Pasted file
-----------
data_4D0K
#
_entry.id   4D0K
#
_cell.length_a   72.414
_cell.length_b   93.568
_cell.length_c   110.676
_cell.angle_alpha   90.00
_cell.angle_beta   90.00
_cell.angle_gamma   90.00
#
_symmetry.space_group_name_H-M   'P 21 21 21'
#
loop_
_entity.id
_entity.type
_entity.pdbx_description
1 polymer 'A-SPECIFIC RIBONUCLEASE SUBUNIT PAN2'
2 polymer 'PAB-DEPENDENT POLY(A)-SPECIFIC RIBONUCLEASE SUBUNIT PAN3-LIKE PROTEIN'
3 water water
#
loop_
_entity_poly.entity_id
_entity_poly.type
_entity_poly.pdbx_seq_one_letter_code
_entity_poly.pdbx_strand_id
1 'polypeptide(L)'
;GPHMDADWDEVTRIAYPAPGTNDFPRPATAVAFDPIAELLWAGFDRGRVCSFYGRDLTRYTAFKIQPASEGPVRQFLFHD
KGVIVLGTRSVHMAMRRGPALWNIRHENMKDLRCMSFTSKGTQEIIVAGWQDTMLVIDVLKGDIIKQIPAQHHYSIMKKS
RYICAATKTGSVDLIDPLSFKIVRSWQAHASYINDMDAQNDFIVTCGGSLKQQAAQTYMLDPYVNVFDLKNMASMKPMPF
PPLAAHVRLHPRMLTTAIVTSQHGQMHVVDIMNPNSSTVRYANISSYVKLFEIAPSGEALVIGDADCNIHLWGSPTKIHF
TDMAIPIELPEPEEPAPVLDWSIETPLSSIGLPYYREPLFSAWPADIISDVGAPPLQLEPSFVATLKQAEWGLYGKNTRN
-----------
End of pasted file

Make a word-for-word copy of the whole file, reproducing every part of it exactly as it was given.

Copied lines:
data_4D0K
#
_entry.id   4D0K
#
_cell.length_a   72.414
_cell.length_b   93.568
_cell.length_c   110.676
_cell.angle_alpha   90.00
_cell.angle_beta   90.00
_cell.angle_gamma   90.00
#
_symmetry.space_group_name_H-M   'P 21 21 21'
#
loop_
_entity.id
_entity.type
_entity.pdbx_description
1 polymer 'A-SPECIFIC RIBONUCLEASE SUBUNIT PAN2'
2 polymer 'PAB-DEPENDENT POLY(A)-SPECIFIC RIBONUCLEASE SUBUNIT PAN3-LIKE PROTEIN'
3 water water
#
loop_
_entity_poly.entity_id
_entity_poly.type
_entity_poly.pdbx_seq_one_letter_code
_entity_poly.pdbx_strand_id
1 'polypeptide(L)'
;GPHMDADWDEVTRIAYPAPGTNDFPRPATAVAFDPIAELLWAGFDRGRVCSFYGRDLTRYTAFKIQPASEGPVRQFLFHD
KGVIVLGTRSVHMAMRRGPALWNIRHENMKDLRCMSFTSKGTQEIIVAGWQDTMLVIDVLKGDIIKQIPAQHHYSIMKKS
RYICAATKTGSVDLIDPLSFKIVRSWQAHASYINDMDAQNDFIVTCGGSLKQQAAQTYMLDPYVNVFDLKNMASMKPMPF
PPLAAHVRLHPRMLTTAIVTSQHGQMHVVDIMNPNSSTVRYANISSYVKLFEIAPSGEALVIGDADCNIHLWGSPTKIHF
TDMAIPIELPEPEEPAPVLDWSIETPLSSIGLPYYREPLFSAWPADIISDVGAPPLQLEPSFVATLKQAEWGLYGKNTRN